Dunleath

Updated December 14, 2020

About the Summit Avenue/Dunleath Historic District (formerly Charles B. Aycock) |

About the neighborhood’s name | Neighborhood website | Map

Recent Sales

A note to Realtors and prospective home buyers about buying properties in historic districts

611 Park Avenue

  • $299,900 (originally $319,900)
  • 4 bedrooms, 2 bathrooms, 2,006 square feet
  • Price/square foot: $150
  • Listed as being built in 1925, but likely earlier (see note)
  • Listed December 2, 2020
  • Last sale: $119,460, May 2013
  • Note: Property records and the district’s National Register nomination date the house to 1925, but city directories show the address as early as 1917. The owner of the property was Charles T. Smith, who lived next door at 613 Park, a house he built around 1911. 611 Park was apparently a rental until 1927, when it was bought by Frank and Louise Herbin. The Herbins owned it until 1957. He was a machinist.

711 Park Avenue

  • $274,900 (originally $286,000)
  • 4 bedrooms, 2 bathrooms, 1,741 square feet
  • Price/square foot: $158
  • Built in 1931
  • Listed October 29, 2020
  • Last sale: $273,622, October 2014

751 Chestnut Street
contract pending December 9, 2020

  • $168,500 (originally $179,900)
  • 2 bedrooms, 2 bathrooms, 2,056 square feet, 0.31 acre
  • Price/square foot: $82
  • Built in 1908
  • Listed November 23, 2020
  • Last sale: 1966, price not recorded on deed.
  • Listing: “… looking for new owners to bring back the glory days. Exterior has been covered in aluminum siding, interior plaster walls covered by wood paneling, wood floors covered by carpeting since 1960.”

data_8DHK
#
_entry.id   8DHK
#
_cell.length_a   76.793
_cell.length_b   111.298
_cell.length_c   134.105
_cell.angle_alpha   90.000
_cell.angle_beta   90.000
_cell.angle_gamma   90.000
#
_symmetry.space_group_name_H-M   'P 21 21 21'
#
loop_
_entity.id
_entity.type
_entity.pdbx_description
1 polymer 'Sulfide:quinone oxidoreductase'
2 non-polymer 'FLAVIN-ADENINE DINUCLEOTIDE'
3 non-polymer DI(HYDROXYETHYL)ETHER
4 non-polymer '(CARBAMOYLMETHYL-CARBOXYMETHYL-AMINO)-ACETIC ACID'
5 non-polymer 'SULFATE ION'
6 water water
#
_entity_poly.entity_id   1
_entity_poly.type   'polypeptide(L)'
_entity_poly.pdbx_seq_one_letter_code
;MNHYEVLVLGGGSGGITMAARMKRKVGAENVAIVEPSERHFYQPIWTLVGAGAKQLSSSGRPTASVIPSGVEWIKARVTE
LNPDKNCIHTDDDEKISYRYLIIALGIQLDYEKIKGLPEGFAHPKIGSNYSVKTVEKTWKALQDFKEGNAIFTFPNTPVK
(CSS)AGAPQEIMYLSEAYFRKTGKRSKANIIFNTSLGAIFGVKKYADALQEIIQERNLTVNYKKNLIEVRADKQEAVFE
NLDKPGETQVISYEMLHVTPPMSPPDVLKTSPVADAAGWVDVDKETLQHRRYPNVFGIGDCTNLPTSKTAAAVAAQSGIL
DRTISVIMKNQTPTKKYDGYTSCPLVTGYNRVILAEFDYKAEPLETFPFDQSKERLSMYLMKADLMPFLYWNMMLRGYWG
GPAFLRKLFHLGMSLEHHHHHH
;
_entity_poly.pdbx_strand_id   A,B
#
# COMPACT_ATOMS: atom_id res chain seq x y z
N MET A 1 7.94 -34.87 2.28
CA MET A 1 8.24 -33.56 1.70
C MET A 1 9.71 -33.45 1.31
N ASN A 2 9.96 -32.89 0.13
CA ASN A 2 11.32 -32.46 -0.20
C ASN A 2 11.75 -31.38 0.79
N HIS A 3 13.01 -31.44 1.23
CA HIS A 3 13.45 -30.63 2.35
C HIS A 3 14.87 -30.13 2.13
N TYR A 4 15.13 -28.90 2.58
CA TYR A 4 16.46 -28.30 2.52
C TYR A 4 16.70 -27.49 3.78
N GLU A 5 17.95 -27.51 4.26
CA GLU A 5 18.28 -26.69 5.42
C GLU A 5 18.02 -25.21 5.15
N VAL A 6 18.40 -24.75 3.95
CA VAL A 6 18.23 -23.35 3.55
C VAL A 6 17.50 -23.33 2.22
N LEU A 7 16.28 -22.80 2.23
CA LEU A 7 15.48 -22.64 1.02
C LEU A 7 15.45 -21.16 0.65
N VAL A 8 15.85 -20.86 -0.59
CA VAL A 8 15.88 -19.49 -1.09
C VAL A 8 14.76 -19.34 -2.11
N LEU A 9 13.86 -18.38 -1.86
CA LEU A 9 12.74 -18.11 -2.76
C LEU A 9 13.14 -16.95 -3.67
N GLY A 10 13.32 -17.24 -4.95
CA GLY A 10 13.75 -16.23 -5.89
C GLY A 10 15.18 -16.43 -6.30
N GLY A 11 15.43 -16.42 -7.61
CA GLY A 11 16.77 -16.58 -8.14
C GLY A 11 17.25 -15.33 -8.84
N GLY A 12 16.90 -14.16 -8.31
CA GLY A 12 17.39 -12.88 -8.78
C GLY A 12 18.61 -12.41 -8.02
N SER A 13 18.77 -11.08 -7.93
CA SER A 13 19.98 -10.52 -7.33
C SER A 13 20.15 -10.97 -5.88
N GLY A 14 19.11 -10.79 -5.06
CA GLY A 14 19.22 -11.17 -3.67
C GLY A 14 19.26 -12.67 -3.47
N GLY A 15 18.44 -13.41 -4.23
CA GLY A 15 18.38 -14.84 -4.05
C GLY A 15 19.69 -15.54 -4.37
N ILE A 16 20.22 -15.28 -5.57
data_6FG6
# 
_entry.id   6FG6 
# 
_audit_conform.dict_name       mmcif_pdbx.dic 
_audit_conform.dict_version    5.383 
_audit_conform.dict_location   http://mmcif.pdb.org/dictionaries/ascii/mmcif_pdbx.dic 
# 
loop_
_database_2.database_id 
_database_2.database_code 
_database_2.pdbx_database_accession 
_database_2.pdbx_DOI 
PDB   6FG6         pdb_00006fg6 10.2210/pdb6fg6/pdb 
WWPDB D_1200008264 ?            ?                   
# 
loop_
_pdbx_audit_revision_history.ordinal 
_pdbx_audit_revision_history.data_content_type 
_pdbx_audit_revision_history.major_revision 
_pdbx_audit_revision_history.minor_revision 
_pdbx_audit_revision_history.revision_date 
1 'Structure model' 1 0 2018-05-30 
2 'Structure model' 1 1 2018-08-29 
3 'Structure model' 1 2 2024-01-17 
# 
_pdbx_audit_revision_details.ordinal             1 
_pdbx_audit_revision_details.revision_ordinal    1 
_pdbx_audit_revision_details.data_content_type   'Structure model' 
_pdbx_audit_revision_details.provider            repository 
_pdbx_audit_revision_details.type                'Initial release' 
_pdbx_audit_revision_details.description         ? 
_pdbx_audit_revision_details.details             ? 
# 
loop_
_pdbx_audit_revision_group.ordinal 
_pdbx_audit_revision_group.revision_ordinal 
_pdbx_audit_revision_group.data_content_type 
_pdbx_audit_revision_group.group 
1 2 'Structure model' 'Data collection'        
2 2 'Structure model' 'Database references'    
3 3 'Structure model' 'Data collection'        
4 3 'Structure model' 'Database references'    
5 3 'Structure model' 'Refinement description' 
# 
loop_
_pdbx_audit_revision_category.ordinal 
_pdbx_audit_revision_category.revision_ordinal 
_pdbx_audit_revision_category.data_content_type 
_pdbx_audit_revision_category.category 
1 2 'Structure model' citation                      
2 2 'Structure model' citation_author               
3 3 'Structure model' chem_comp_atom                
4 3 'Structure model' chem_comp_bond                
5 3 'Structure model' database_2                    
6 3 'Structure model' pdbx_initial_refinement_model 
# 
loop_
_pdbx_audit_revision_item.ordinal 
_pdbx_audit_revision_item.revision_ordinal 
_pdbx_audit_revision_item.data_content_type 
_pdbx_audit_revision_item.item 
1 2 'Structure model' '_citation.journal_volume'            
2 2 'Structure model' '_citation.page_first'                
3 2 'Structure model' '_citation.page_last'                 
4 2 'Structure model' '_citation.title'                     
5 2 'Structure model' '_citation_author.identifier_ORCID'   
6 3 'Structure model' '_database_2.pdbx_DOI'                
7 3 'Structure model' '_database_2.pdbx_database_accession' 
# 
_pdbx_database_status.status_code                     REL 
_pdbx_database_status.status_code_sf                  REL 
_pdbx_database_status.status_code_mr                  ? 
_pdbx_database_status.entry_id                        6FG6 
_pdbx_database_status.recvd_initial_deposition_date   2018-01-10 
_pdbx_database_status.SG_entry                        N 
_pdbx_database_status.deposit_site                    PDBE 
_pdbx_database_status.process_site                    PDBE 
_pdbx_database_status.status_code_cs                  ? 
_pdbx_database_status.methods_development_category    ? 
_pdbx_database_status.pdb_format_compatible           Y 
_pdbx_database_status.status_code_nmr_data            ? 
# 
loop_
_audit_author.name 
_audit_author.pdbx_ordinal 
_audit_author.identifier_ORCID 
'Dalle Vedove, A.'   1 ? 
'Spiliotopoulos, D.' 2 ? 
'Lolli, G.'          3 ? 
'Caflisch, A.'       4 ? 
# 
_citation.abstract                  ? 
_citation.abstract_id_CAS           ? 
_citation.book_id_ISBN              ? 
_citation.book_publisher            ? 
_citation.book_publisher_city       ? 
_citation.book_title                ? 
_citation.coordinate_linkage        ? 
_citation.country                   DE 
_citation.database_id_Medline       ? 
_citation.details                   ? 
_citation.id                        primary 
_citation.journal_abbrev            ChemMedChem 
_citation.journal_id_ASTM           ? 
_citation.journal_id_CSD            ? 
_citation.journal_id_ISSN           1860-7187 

• “FP mantels and newel posts from original Dunleath Mansion.”
    • The property was bought in 1905 by Leon M. Ham and his wife, Kate, who apparently built the house as a rental. They lived on East Lee Street. Leon was secretary-treasurer of the family business, the Ham Grocery Company at 215 S. Elm Street. The first known tenant was Dr. John R. Williams, a physician, in 1908. By 1909, the house was occupied by Jesse and Walter Waynick, both carpenters, and Miss Clara and Miss Molly Waynick.
    • A somewhat odd 1912 deed shows the house being sold to “D.A. McLarty and her heirs.” County property records identify her as Mrs. Eugene McLarty; he was listed in the city directory as living at the same address. He was a druggist. Also living there were Verne McLarty, a clerk at Sykes Drug Store, and William McLarty, a student. They owned the house for 54 years, selling it in 1966.
    • The house apparently has remained in one family since then. It is being sold by the estate of Norman P. Alley, who died in June at age 85. He was a World War II veteran and a retired employee of AMP Inc., now part of Tyco.